I’ve talked before about the importance of mobility and flexibility throughout the body. But today, we are going to talk about the importance of maintaining flexibility in your hips.
In today’s world, most of us sit at a desk all day and sitting for extended periods every single day will inevitably create tight hips and impair mobility.
Dangers of Tight Hips
- Muscle Imbalances – The front of your hips, your hip flexors, are the muscles that will tighten and shorten while you are sitting for hours each day. While you are sitting, the back of your hips, your glutes, and your hip extensors, are being overstretched. But just because they are being tightened and stretched respectively, doesn’t benefit either of them. They are also being weakened because of the lack of use of each muscle group.
- Back Pain – With overstretched glutes and hip extensors and tight hip flexors, your pelvis will start to be pulled out of place into a forward, unnatural tilt. This tilt and tight muscles will also start to pull at the muscles in the lower back, one of the most common complaints from those with severely tight hips.
- Poor Balance and Posture – Because the hip flexor is a major stabilizer of the pelvis when the hip flexors are weak, it can impair your balance as well as cause poor posture.
Taking time each day to stretch out your hips can help counteract the hours you spend sitting at a desk. Not to mention, increasing mobility in your hips can also help increase your strength and power in your workouts.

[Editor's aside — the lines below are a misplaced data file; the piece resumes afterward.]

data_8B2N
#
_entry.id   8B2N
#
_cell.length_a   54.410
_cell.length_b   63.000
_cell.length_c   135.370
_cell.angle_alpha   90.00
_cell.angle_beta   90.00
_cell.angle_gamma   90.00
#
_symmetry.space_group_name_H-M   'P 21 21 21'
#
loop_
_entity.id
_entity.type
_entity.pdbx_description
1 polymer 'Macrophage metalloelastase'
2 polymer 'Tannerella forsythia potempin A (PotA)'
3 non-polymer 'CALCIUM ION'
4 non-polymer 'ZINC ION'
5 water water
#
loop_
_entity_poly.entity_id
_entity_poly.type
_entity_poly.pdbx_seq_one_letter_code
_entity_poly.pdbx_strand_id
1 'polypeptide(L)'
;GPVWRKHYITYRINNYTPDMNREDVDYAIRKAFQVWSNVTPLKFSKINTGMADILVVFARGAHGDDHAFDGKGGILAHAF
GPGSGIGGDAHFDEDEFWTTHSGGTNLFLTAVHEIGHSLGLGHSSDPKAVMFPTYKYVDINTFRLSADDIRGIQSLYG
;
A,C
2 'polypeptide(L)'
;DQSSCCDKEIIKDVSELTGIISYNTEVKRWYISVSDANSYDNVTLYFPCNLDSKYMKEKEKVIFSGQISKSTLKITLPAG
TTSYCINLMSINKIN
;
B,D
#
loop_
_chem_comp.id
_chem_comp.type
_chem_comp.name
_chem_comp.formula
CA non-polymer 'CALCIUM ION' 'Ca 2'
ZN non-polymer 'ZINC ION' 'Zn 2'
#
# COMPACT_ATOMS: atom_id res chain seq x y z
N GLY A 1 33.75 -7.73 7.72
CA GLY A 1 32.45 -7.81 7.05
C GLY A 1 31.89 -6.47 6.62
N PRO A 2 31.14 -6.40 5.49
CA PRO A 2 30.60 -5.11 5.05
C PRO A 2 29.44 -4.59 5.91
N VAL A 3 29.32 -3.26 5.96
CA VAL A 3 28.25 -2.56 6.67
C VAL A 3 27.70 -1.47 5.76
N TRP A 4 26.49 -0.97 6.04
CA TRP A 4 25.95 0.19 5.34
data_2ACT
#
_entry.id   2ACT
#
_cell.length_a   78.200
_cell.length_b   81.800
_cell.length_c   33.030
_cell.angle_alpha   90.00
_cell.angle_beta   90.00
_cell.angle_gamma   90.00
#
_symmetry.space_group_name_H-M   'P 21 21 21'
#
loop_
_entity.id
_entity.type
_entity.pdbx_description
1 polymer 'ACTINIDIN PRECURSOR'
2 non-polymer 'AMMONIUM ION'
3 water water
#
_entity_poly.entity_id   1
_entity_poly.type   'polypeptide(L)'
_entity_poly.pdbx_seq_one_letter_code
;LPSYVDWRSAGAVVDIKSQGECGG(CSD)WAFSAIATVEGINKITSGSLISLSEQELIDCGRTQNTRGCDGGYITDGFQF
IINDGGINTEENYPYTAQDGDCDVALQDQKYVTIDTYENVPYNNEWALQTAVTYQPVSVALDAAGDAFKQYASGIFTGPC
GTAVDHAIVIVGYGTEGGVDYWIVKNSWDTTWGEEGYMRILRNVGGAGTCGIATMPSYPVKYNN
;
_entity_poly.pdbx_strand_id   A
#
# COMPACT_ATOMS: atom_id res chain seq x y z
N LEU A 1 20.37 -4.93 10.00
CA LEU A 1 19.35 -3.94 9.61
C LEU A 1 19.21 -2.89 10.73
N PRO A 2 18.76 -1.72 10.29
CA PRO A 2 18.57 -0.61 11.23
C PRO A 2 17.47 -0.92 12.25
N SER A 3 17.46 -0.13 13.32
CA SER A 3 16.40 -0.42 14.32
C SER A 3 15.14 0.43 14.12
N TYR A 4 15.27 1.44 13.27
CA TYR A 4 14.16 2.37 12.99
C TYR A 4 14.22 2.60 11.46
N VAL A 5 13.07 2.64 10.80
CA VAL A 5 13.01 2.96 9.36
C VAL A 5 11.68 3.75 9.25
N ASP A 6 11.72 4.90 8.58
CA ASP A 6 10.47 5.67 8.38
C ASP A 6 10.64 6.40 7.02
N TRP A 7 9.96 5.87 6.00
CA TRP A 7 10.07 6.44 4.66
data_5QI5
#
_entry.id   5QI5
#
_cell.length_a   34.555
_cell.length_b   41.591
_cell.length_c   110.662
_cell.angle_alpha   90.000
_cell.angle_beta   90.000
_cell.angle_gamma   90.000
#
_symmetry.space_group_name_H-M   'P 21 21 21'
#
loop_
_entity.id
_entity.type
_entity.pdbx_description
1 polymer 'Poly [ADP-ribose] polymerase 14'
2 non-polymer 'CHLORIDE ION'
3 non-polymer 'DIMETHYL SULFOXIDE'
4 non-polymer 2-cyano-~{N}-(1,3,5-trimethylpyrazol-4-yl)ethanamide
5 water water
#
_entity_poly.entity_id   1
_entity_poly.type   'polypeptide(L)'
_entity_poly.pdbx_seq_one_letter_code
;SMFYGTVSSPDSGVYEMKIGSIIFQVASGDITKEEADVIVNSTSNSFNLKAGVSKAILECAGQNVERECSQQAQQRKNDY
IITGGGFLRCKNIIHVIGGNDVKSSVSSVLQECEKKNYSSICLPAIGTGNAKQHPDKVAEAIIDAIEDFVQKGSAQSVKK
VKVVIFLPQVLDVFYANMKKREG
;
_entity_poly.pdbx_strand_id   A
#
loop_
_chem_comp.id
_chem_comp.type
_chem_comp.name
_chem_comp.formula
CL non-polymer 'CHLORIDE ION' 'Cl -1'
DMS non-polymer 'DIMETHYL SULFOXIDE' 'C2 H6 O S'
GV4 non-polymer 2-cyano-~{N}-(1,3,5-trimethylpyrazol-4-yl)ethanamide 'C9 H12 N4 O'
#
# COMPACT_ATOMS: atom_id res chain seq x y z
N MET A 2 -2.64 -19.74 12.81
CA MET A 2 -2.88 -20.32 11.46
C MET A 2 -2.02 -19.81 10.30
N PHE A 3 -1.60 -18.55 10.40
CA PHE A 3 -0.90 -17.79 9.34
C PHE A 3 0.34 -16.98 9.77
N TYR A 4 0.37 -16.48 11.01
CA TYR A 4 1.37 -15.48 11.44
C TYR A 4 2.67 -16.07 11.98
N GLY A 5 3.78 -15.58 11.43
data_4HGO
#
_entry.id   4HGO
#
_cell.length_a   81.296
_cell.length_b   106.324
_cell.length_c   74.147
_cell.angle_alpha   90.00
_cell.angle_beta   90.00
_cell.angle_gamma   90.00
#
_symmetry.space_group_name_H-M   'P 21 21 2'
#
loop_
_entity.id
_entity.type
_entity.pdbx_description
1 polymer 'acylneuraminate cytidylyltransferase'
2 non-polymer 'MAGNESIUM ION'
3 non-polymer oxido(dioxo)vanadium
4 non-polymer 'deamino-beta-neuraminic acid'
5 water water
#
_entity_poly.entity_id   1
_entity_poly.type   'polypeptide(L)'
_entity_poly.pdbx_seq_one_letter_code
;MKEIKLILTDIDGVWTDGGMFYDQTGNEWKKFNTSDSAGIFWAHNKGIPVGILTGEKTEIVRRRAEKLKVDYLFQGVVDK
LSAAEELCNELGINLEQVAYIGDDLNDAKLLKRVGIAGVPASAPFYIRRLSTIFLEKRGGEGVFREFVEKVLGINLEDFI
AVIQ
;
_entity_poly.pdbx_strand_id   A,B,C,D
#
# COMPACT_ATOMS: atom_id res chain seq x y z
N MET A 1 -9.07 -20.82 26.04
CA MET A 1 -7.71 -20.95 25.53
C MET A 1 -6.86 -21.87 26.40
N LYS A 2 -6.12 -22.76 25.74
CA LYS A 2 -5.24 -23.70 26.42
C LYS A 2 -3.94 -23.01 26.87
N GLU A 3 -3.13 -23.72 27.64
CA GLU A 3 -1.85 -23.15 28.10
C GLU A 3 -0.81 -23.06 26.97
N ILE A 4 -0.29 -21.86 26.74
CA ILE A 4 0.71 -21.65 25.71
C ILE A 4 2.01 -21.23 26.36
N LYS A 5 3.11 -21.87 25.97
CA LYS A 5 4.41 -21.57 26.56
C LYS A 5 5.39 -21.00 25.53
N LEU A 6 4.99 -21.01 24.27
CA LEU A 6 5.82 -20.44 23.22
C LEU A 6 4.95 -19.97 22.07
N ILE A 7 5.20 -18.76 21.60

Yoga tends to be one of the most popular ways for individuals to gain flexibility in their hips, due to the numerous hip-opening poses. These poses are some of the best hip openers you will see in many yoga classes.
1. Thread the Needle Pose
Lay on your back with your feet flat on the floor and knees bent. Cross your RIGHT ankle over your LEFT knee as if making a figure “4”. Keeping your hips grounded and your lower back pressing into the mat, pull the LEFT knee in towards the chest, threading your RIGHT hand between your legs.
Clasp your hands underneath your LEFT knee to help pull the knee deeper into the stretch. Focus on keeping the RIGHT knee open to really stretch the hip. Breathe deeply and hold for at least 30 seconds on each side.
2. Happy Baby Pose
Lay on your back on your mat and pull your knees to your chest. Place your hands on the inside arches of your feet and open your knees wider than shoulder-width apart. Keeping your back pressed into the mat as much as possible, press your feet into hands while pulling down on feet, creating resistance. Breathe deeply and hold for at least 30 seconds.
3. Butterfly Pose
Sit tall on your mat with your knees bent, and hands by your side on the mat. Bring the soles of your feet together and allow the knees to open out to the side. Use your leg muscles to open the knees and bring them closer to the floor.
You should feel the stretch in the inner thighs. To deepen the stretch, you can pull the feet closer in towards you, or you can fold forward and walk your hands out in front of you. Hold the pose for 30 seconds.
4. Frog Pose
This pose is pretty intense, so make sure you don’t suffer any injuries in your knees or ankles. To get into the pose, get on all fours, with hands under your shoulders and your knees on your mat, or even blankets for more padding.
Slowly and gently, widen your knees until you feel a comfortable stretch in your inner thighs. Be sure to keep your ankles in line with your knees, and your feet and calves grounded the entire time. If you’re able to, lower down to your forearms. Hold for at least 30 seconds.